there are many treatments available for COPD and involved usually a combination of a longer acting controller and a short acting rescue drug.

If you have been diagnosed with COPD, print this out. checklist for COPD

In the New England Journal of Medicine (march 2011 issue). Vogelmeier and his group have compared 2 effective inhalers for prevention of COPD attacks.

Attacks of COPD are essentially spells of increased shortness of breath and cough with sputum and can be triggered by infections, allergies or irritants in the air. Both tiotropium inhaled (know as SPIRIVA in USA, Boehringer Inc) and Salmeterol (known as SEREVENT DISKUS in USA, GSK) are recommended as controller medications for moderate to severe asthma.

A few studies have been done in the past which showed no difference in outcomes between the two but these were shorter term studies 3-6 months. This study compared head-to-head if one was better than the other and followed patients over a year. The group gathered data from about 6000 participants who were selected based on specific selection criteria.

Comparison goals were time to first attack, number of attacks, deaths and time for attack to subside.

Here are the results:

1. probability that patient will discontinue the medication was LOWER with SPIRIVA

This means that patient stay longer on the medication and get helped more.

2. Time to first exacerbation was LOWER with SPIRIVA

patients with SPIRIVA had exacerbations on an average 42 days later than those on SERVENT. This means SPIRIVA tends to control the COPD better than SERVENT.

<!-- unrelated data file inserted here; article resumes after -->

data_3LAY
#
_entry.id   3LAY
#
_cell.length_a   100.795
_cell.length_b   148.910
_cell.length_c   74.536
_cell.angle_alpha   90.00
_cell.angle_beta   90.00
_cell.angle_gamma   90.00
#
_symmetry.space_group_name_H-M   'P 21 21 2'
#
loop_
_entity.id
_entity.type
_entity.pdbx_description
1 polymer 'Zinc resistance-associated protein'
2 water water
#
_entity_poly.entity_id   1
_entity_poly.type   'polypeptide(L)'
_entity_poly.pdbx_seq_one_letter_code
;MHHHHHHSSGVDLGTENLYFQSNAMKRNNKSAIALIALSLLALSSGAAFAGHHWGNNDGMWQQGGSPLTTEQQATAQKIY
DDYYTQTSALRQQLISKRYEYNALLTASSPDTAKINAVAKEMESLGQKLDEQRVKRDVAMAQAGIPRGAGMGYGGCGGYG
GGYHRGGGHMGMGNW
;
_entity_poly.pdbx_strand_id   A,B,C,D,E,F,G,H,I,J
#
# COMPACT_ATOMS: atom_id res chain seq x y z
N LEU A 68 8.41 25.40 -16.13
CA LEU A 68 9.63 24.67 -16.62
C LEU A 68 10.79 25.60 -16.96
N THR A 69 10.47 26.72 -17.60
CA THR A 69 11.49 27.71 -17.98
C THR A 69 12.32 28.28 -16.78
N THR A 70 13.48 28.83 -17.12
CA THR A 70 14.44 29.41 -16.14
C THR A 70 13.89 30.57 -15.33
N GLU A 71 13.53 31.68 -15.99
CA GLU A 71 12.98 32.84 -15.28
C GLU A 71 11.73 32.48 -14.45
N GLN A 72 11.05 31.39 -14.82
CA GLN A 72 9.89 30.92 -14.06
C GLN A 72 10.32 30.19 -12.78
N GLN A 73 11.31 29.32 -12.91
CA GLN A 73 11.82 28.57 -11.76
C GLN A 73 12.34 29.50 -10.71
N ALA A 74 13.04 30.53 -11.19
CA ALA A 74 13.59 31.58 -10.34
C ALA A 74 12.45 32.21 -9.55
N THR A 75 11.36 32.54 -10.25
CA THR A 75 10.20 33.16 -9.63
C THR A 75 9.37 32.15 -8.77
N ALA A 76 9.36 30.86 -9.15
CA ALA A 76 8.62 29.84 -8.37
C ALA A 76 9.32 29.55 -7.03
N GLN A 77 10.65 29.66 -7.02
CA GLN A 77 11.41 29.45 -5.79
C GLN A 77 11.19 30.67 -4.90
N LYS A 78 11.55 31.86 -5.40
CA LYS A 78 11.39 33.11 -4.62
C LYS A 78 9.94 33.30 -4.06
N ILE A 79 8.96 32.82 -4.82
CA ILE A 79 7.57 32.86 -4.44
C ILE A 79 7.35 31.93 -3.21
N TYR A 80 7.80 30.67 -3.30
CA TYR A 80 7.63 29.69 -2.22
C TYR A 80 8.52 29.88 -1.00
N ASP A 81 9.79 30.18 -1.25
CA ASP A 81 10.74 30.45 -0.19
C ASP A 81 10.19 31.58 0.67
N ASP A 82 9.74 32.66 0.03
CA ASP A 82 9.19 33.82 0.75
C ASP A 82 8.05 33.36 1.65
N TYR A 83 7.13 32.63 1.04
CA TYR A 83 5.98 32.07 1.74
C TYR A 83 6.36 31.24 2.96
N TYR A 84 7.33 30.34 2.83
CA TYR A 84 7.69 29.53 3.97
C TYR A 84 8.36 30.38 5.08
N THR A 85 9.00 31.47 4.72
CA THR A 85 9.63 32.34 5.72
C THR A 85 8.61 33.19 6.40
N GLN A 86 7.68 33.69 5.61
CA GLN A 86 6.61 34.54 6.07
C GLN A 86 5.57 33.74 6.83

3. Annual rate of exacerbations was LOWER with SPIRIVA

There were 11% MORE exacerbations when patients were on SERVENT


SPIRIVA was SUPERIOR to SEREVENT in prevention of COPD attacks in moderate and severe COPD patients.

Both SPIRIVA and SERVENT act to expand the air ways and improve air flow. SPIRIVA acts but blocking the cholinergic nerves while SERVENT acts by stimulating the adrenegic nerves. This study compares the two and provides good evidence that tiotropium is better. Thought there may be a difference in the way the drug reaches the lung and would have affected the results but the bottom line is that tiotropium did better than salmeterol.

Talk to your doctor! see what works out for you!! and oh yes DONT SMOKE if you have COPD.

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Things to do if you have been diagnosed with COPD

Here is a quick checklist of some do's and dont's:

1. Co-ordinate your care with your doctor
2. Do NOT smoke! Smoking accelerates the lung damage. (this measure extends life). seek help to quit.
3. If you have been placed on home oxygen make sure you use it (this measure extends life)
4. Controllers (steroids and long acting agents to be used daily), see which long acting agent is better! Spiriva versus Serevent.
5. Rescue inhalers (albuterol, combivent when breathing is worse)
6. Recognize symptoms of COPD exacerbation-seek medical attention.
7. Eat healthy.
8. Get seasonal flu vaccines every year and the pneumonia shot.
9. Pulmonary rehabilitation.